2020 is a year many will remember for different reasons.
In UNITY’s second annual report, you will read how the organization navigated through an unprecedented pandemic. When challenges abound, teamwork is key. This past year so many people stepped up to the plate to ensure UNITY stayed the course to reach Native youth around the country. To sum it up in a few words, it’s been a year of opportunities. In this annual report, you will read about:
… and more. Read More
UNITY is proud to announce a new scholarship program aimed at supporting entrepreneurial-minded undergraduate students named in honor of Mel Pervais, Ojibwe, a special supporter and long-time friend of UNITY. Pervais, a retired entrepreneur and engineer and is a former UNITY Trustee. The $1,000 scholarship will be available for the Spring 2021 semester.
The late Allie Reynolds, a Muscogee Creek, was known as one of the finest pitchers in the Major Leagues. He gained national prominence as a pitcher for the New York Yankees during their 1950s dynasty. Prior to that he played for the Cleveland Indians. In 1951, he received the Ray Hickok Award, which honored the top professional athlete of the year. He played with and against the likes of baseball legends Joe DiMaggio, Yogi Berra, Ted Williams, Jackie Robinson, Joe Garagiola, Sr. and Mickey Mantle. Read More
UNITY began through the efforts of J.R. Cook, a Cherokee from Oklahoma, who has worked with Native youth in leadership development for more than three decades. The organization grew from a small group of interested Indian youth in southwestern Oklahoma in 1976 to a national organization today with affiliated youth councils operating in 35 states and Canada. J.R. stepped down as Executive Director in 2013 to focus on writing about UNITY’s history. J.R. agreed to share more about himself and answer some questions about UNITY. Read More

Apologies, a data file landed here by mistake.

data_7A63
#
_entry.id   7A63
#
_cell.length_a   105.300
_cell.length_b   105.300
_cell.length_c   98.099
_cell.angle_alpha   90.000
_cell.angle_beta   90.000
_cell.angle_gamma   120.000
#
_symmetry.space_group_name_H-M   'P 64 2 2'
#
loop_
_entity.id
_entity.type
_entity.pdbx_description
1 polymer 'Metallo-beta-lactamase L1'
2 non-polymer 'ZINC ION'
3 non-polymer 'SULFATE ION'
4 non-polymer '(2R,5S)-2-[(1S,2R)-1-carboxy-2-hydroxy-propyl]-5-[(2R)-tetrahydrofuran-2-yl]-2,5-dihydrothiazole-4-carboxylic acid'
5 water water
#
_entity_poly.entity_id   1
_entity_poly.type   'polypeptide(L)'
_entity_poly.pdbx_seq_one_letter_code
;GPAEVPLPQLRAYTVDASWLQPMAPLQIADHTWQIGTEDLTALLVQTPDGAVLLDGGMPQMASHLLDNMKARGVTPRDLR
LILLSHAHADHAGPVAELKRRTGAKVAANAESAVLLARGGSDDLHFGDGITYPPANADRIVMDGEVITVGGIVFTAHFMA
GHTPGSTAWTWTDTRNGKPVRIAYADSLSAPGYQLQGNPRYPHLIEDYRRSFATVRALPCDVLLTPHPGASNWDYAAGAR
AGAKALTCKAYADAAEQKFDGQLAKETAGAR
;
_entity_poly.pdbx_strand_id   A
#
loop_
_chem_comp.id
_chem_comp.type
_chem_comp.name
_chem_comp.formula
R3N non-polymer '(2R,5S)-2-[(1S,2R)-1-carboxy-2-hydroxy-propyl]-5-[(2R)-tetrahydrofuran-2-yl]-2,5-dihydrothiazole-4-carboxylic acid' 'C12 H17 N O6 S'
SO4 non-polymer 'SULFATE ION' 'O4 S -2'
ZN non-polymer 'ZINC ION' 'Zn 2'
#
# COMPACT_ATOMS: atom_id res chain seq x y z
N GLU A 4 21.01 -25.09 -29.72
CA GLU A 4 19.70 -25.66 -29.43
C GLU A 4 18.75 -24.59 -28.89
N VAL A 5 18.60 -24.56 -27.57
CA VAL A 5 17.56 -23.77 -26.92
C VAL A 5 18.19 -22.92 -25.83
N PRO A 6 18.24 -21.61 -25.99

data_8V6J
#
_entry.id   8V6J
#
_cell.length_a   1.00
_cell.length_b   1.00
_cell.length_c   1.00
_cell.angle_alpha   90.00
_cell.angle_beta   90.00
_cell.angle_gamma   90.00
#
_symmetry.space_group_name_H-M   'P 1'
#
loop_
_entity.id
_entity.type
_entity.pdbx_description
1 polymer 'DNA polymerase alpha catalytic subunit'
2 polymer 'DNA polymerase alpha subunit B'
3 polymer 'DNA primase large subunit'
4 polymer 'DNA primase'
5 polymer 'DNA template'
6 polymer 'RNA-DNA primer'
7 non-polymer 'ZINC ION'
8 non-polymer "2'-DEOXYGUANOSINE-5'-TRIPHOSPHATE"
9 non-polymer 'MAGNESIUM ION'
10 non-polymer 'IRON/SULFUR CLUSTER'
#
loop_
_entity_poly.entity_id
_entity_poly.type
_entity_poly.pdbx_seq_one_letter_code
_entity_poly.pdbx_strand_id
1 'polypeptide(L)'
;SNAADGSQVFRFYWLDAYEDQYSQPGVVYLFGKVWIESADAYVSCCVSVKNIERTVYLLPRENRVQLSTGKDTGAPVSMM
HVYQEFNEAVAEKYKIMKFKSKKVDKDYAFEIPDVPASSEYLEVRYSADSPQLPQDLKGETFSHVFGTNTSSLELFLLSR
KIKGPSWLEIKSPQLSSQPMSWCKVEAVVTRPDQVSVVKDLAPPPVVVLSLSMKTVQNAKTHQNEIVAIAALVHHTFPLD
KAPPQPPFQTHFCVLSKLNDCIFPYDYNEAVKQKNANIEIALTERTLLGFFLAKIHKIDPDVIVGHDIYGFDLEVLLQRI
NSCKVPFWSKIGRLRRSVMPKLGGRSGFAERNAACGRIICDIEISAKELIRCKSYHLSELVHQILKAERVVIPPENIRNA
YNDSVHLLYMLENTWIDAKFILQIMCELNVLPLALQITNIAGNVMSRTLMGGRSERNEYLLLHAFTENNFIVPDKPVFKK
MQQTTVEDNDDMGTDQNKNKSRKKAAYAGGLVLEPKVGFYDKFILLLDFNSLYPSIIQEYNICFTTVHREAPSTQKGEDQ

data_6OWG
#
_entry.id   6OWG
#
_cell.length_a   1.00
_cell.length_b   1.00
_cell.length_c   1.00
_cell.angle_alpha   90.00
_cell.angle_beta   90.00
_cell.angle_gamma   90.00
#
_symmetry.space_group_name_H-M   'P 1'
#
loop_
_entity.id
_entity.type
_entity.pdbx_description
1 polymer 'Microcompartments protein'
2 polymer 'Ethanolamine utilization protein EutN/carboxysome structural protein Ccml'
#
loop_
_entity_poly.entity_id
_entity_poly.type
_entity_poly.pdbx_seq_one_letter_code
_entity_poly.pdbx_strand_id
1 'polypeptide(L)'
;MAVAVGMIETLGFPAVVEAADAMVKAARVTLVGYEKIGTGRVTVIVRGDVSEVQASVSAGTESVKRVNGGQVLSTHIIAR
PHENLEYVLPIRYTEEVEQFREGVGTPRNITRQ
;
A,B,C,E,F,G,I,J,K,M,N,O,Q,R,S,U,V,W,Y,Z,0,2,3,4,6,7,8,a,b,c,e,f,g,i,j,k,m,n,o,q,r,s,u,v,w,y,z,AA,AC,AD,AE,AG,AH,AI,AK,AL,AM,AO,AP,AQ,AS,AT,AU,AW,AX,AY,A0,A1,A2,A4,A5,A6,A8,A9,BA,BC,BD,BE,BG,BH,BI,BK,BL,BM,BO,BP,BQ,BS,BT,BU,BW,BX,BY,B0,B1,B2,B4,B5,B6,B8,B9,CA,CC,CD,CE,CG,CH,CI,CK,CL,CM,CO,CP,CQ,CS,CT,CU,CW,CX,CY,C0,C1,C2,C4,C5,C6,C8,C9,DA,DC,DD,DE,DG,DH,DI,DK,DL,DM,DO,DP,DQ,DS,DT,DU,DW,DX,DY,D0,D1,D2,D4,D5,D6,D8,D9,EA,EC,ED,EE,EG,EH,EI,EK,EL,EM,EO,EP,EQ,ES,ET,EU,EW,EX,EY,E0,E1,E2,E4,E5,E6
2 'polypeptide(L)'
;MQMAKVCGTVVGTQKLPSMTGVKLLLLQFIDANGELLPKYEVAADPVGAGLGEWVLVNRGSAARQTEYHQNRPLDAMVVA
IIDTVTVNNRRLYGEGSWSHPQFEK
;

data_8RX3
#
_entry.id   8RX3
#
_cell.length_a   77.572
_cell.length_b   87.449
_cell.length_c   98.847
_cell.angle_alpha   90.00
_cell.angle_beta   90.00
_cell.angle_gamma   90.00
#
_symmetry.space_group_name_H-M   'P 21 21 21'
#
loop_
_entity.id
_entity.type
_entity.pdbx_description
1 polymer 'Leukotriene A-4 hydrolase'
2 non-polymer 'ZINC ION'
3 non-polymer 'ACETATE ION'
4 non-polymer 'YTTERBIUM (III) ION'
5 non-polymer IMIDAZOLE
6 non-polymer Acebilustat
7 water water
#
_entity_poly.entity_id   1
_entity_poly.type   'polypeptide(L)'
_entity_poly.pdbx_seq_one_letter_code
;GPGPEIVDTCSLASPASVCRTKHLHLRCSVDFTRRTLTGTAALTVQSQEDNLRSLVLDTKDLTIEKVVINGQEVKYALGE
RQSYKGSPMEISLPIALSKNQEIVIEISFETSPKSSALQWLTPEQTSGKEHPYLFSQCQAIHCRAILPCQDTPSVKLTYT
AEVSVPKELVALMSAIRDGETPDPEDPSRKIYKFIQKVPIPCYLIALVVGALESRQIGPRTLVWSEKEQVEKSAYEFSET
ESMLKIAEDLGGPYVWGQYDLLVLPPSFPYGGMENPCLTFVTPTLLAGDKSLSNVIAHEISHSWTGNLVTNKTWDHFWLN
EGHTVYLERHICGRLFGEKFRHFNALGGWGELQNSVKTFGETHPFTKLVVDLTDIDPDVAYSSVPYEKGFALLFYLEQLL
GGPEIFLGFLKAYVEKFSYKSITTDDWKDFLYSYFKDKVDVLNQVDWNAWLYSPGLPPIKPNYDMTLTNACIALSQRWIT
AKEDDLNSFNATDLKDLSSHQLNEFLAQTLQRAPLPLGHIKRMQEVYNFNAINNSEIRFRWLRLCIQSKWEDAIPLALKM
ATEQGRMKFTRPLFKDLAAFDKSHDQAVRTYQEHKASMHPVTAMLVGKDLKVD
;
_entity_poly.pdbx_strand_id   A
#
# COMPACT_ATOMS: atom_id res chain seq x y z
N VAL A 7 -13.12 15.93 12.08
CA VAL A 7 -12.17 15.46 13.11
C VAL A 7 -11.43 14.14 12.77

This year UNITY celebrates its 40th anniversary of serving the nation’s Native youth. During this four decade journey, there have been many milestones to mark the progress along our path. Now, at this juncture between the past and what is envisioned for the future, it is an appropriate time to reflect back on what has been accomplished. But, even more importantly, we must consider how to build on those past successes and more effectively involve our youth in the important work of building a stronger and more self-reliant Native America. That is our vision as well as our mission.
The linked document entitled, “UNITY Historical Timeline,” spotlights some of the important events that many of you in the UNITY Family have been a part of and contributed to. Please take a few minutes to read and send your thoughts to us about other notable happenings, accomplishments, and uplifting memories that you believe those across the UNITY Network would enjoy and find encouraging.
The first class of Earth Ambassadors met at the Anytown Camp near Prescott, AZ in 1995 to receive training. Twenty three Ambassadors participated and received training conducted by Bea Shawanda, long time UNITY supporter and youth advocate. A scan of the original article that appeared in a print copy of UNITY News may be viewed HERE.
For many years UNITY printed 14,000 copies of a quarterly issue of UNITY News that was distributed to those in the UNITY Network. Over time the print version was phased out and replaced by the UNITY website and the use of other digital communications tools.
Also, of interest on the image is a list of the top ten issues to Native youth that was compiled by the National UNITY Council in 1996. Of interest because many of those same issues from 20 years ago would in all likelihood be identified in a similar survey of the current members of the National Council.